Egyptian politician and military man, a criticized character for the autocratic regime he supported, Nobel Peace Prize winner, target of a murderous attack, this and much more was the protagonist of today’s #Accadeoggi: Muhammad Anwar al Sadat.
As Vice-President under his colleague and friend Gamāl Abd al-Nāṣer, on 17 October 1970 he will officially succeed him by becoming the third President of the Arab Republic of Egypt.
An institutional figure that has marked Egyptian history due to the political and diplomatic choices made, although for the same it was also highly criticized.
There are two fundamental analyses to highlight in order to discuss the history of this character.
First, domestic policy choices: Anwar al Sadat has been criticized internally and internationally for the autocratic regime he advocated. The repressive measures were serious, including the persecution of the opposition, the restriction of press freedom, the violent suppression of internal revolts and the execution of arbitrary arrests. With the radical detachment from the previous "Nasserist" socialist system and the opening of the country's economy to foreign companies, the situation deteriorated further due to the economic crisis, which exacerbated the discontent of the population and various Islamic and student organizations against it.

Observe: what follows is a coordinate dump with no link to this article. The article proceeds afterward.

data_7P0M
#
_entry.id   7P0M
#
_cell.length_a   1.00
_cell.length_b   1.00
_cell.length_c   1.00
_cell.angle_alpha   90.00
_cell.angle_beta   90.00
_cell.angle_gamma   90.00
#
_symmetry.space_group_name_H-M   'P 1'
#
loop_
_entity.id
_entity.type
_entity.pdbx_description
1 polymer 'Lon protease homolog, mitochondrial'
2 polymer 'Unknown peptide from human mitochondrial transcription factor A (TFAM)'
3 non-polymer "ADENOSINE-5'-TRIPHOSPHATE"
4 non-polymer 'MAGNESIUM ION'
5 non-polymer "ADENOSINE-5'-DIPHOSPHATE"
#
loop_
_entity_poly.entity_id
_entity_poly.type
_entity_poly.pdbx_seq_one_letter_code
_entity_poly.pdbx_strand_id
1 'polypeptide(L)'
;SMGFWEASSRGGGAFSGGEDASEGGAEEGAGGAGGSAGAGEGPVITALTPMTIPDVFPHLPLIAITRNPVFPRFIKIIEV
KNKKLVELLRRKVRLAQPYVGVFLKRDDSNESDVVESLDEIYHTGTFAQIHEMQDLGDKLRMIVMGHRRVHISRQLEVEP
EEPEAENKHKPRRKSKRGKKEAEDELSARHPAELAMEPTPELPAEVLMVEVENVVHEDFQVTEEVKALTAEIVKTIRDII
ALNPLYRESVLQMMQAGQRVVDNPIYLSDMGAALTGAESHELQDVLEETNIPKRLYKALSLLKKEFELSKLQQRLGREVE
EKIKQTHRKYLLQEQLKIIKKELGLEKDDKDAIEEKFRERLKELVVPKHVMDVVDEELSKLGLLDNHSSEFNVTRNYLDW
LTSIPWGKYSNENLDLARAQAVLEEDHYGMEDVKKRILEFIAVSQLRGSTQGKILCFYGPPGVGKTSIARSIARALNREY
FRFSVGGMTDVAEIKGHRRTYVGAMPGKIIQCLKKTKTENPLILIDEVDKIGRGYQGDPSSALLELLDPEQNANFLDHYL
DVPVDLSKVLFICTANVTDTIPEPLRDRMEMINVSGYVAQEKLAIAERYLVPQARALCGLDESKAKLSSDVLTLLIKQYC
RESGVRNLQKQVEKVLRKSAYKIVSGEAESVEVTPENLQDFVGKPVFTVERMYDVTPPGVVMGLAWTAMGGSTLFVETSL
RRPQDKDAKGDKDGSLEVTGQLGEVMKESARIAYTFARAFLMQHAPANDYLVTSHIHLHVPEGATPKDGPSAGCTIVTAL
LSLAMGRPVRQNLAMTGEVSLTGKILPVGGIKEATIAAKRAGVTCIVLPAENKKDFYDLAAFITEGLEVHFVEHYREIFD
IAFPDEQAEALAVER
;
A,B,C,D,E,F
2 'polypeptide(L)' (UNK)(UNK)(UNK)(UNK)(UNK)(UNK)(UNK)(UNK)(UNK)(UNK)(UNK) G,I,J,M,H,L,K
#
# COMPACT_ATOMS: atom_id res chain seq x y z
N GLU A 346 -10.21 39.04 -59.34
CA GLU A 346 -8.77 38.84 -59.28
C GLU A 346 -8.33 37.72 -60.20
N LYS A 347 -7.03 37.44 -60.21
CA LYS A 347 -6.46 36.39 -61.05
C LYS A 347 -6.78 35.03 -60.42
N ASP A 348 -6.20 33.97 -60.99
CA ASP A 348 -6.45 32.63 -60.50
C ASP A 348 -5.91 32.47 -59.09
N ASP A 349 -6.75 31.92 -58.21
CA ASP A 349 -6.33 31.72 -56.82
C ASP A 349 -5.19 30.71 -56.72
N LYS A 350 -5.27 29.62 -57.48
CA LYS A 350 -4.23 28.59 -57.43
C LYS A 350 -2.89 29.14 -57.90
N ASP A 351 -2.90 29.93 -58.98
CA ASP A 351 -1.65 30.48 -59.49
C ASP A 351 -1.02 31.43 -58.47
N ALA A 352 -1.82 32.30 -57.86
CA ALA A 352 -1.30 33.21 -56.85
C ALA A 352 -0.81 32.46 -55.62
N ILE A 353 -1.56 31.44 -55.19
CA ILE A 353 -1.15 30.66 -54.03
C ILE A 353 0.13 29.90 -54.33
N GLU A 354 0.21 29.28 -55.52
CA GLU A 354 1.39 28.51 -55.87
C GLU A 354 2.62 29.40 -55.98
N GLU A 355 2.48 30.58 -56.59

Secondly, bilateral relations with the neighbour Israel.
Despite the great internal consensus boasted following the attack on Israel in 1973 in what was later known as the Kippur war (in the Arab word "Ramadan war"), Anwar al Sadat's legitimacy diminished drastically after the diplomatic reopening in Israel that happened with the Camp David agreements. It will indeed be the commitment spent in the Israeli-Egyptian peace process that will guarantee the Egyptian President and the Israeli minister Menachem Begin the award of the Nobel Peace Prize in 1978.
After 11 years of Presidency, Anwar al Sadat will be assassinated in Cairo in October 1981, the attacker's motivations fell on the President's decisions to open up to Israel and detach from the "Rejection Front" - the union of the Arab countries supporting the Palestinian cause.